By: Mark Glennon*

 

Illinois Treasurer Michael Frerichs today announced suspension of all State of Illinois business with Wells Fargo.

 

A number of Wells Fargo employees — a huge number even by Wall Street scandal standards — recently were found to have fraudulently opened millions of phony bank and credit card accounts and charged fees on those accounts.

 

Is Frerichs punishing the guilty? No, he is punishing Illinois taxpayers, blameless shareholders and employees who’ve done nothing wrong.

 

The Illinois Treasurer is an administrative office. Its purpose is simply to invest state cash on hand in the best interest of taxpayers. It engages in hundreds of billions of dollars of short term investment transactions each year with different banks. To select which banks, it uses a “best bid” system, as Frerichs called it.

 

With Wells Fargo’s suspension, “best bid” obviously won’t be good enough, and taxpayers will bear whatever additional cost comes from taking the second best bid on transactions where Wells Fargo would make a better offer.  Until now, $30 billion annually has gone to Well Fargo as the best bid, according to Frerichs.

 

Illinois Treasurer Michael Frerichs on CNBC today
Illinois Treasurer Michael Frerichs on CNBC today

Frerichs was pounding his chest all over the media today about the suspension. He bragged on Twitter that he was about to go on CNBC. Evidently, he didn’t anticipate getting a smart questioner, Michelle Cabrera. She saw the issue of impact on taxpayers immediately. Watch the video to see Frerichs duck questions about that twice.

 

Then there are shareholders. The suspension probably will further hurt Wells Fargo stock. Shareholders have already lost a stunning $25 billion in market capitalization since the scandal broke. How does that compare to the damage done by the fraudsters? The fake accounts generated just $2.6 million in fees over a four-year period, according to CNBC. That’s about 1/1,000 of the loss to shareholders. And who are the shareholders who lost the $25 billion? You, me and millions of others with broad based stock funds in our IRA, 401(k) or whatever.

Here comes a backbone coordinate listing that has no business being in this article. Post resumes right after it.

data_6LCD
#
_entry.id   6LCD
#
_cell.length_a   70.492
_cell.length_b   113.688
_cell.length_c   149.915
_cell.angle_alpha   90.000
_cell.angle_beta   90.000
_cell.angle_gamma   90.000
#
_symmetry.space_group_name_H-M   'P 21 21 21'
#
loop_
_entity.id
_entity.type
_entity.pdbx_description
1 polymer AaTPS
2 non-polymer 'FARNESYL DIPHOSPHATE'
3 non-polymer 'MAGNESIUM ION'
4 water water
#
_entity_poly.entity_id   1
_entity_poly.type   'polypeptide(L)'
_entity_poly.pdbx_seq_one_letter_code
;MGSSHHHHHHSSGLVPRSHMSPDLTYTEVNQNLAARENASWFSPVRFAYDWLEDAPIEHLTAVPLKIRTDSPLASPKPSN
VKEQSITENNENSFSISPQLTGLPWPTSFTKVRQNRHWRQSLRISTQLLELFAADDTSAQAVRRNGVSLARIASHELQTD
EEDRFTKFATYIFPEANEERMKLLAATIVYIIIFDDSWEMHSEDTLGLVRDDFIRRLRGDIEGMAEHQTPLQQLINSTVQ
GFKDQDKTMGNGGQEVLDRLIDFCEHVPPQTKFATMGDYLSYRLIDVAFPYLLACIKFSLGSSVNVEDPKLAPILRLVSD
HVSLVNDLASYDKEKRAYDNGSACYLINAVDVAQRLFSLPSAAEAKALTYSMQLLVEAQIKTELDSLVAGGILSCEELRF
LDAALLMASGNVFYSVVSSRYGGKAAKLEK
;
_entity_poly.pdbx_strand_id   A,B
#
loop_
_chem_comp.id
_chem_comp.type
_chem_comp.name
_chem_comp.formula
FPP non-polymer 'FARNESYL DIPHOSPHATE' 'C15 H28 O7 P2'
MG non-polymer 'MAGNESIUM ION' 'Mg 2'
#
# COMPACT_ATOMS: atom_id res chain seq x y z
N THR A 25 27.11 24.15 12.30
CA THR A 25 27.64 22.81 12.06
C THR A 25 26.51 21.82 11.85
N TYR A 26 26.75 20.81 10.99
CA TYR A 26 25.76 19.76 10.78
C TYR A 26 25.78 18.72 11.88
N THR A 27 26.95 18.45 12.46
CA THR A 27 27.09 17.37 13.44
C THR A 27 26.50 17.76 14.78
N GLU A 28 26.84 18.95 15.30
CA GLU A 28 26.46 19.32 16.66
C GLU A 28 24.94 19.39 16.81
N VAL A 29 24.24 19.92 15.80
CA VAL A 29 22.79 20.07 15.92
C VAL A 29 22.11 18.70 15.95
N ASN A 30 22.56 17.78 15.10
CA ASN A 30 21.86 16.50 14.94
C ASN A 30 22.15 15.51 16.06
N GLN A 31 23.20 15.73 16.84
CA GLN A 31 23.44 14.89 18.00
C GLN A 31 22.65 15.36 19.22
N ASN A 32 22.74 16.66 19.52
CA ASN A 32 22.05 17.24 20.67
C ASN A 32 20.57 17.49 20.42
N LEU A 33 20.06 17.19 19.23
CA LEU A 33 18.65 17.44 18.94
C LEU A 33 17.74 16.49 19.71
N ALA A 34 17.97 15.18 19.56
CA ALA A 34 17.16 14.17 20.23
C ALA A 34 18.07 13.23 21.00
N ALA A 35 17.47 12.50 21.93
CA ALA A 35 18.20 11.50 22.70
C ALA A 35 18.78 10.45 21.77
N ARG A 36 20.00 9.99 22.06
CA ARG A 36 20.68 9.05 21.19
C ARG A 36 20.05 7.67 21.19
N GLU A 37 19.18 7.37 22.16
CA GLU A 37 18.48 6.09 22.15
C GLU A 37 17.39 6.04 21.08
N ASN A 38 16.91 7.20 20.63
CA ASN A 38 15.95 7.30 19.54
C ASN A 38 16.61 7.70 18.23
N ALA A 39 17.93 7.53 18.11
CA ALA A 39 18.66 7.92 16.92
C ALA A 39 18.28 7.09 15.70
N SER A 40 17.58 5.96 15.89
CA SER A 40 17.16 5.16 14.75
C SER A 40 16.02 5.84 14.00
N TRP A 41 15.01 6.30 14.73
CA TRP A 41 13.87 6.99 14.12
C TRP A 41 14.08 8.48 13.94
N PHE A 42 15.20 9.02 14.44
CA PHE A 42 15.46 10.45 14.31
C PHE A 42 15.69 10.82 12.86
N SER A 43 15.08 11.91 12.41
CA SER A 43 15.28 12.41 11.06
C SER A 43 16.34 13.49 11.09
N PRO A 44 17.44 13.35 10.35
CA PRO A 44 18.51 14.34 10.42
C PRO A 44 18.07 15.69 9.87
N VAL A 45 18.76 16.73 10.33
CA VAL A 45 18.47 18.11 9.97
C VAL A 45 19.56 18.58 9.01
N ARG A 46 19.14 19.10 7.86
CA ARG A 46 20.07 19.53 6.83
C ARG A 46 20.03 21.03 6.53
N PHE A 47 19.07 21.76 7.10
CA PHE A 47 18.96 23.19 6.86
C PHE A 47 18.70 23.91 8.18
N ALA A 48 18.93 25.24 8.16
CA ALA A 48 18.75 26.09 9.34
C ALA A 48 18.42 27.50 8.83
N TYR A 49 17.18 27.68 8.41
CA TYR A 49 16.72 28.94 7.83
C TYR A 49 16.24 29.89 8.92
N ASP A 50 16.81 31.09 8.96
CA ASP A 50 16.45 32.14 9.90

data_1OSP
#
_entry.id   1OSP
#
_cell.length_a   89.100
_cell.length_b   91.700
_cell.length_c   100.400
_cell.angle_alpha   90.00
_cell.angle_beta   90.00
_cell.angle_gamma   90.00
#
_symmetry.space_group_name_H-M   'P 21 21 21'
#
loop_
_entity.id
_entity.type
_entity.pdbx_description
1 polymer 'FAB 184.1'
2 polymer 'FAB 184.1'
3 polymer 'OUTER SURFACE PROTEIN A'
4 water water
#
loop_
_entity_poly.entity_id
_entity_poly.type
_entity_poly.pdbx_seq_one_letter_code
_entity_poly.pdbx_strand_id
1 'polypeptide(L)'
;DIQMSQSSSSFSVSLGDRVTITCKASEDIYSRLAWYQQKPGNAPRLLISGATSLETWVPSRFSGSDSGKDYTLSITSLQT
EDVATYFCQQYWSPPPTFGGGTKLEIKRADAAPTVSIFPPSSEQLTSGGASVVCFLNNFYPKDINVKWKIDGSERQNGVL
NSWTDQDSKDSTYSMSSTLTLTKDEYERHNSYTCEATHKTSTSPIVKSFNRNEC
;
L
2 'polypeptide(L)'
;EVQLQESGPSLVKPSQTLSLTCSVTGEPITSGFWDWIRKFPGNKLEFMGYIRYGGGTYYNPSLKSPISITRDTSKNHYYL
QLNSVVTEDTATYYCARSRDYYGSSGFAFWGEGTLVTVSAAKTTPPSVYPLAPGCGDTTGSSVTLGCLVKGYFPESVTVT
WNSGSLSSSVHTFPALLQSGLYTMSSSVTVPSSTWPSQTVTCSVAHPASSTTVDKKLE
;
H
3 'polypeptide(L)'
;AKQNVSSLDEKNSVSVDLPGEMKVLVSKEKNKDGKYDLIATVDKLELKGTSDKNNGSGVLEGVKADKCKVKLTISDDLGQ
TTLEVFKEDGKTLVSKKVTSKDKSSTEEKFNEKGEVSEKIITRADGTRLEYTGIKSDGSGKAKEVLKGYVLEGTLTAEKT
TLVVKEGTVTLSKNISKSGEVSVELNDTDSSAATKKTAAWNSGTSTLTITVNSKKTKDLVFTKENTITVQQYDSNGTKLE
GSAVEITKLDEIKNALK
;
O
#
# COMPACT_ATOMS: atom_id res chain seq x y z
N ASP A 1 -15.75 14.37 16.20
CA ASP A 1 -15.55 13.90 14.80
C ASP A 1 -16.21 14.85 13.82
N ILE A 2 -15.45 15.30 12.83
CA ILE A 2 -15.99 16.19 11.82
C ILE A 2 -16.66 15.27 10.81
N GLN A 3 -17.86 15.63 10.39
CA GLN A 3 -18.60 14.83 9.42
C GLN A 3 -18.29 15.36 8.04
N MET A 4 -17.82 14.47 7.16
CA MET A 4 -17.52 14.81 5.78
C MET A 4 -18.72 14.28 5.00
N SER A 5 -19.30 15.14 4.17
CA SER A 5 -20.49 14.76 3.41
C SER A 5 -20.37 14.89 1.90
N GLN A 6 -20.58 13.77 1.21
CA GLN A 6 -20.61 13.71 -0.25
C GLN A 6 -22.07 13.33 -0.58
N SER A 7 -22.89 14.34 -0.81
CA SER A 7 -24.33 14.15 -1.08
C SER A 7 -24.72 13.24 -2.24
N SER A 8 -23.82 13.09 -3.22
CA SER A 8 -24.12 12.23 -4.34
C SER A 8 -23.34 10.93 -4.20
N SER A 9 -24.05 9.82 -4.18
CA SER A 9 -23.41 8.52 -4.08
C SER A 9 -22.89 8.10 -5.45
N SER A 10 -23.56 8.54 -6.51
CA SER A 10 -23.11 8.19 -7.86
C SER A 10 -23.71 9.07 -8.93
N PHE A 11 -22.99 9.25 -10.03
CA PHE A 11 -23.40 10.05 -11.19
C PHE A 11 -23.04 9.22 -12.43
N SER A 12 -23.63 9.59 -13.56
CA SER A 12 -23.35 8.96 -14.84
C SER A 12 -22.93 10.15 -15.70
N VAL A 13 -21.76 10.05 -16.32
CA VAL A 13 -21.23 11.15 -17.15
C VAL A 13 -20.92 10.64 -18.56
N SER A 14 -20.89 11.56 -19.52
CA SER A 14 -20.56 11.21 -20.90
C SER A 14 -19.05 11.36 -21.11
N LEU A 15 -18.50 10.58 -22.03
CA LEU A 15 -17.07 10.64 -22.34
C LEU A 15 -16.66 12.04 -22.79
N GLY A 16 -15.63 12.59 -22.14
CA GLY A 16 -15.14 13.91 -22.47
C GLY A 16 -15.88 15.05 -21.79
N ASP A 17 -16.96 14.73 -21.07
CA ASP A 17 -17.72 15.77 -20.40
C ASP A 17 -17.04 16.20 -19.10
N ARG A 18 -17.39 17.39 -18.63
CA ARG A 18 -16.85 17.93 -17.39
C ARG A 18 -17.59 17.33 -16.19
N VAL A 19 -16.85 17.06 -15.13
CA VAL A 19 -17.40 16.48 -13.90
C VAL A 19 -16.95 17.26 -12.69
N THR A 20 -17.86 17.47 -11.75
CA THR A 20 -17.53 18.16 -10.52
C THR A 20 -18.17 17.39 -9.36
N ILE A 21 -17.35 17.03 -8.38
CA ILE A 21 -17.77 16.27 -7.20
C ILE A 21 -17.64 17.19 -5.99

Finally, there are employees. 5,300 of them allegedly engaged in the fraud (though they’ve filed a lawsuit claiming they’ve been wronged). Add another 1,000 for good measure to include higher ups who might have been enablers or whatever. But Wells Fargo has 265,000 employees! Most of them had nothing to do with this. They’ll suffer with the bank, too.

 

Nobody is defending the fraudsters here. This is an epic scandal because of the flagrancy of the acts committed and the number of people allegedly involved. The point is simply that individual corporate wrongdoers should always be punished, not the corporation itself. Yes, the profit from any fraud should disgorged from the corporation, but beyond that it’s the bad guys only who should get smacked.

 

On that subject, Wells Fargo already fired the 5,300 employees. It has agreed to pay restitution of $200 million to regulators. It’s CEO will have $40 million in compensation clawed back. If you don’t think that’s punishment enough, fine, but direct the punishment towards the guilty.

 

*Mark Glennon is founder of WirePoints. Opinions expressed are his own.

 

 

 

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Crabcakes

late comment,
wasn’t progressive hero wonderkid–Dan Biss trying to pass some kind of ethics in investing State funds legislation? wonder where that went? Think it was dead on arrival.

Mike

So which companies will benefit from Frerichs decision and to whose PACs did the contribute?

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Using Frerichs logic taxpayers should be able to opt out of paying taxes to state government if a government employee is found guilty of a crime pertaining to their employment.

If the state doesn’t invest in companies whose employees commit wrongdoing, why should taxpayers invest in a state whose employees commit wrong doing.

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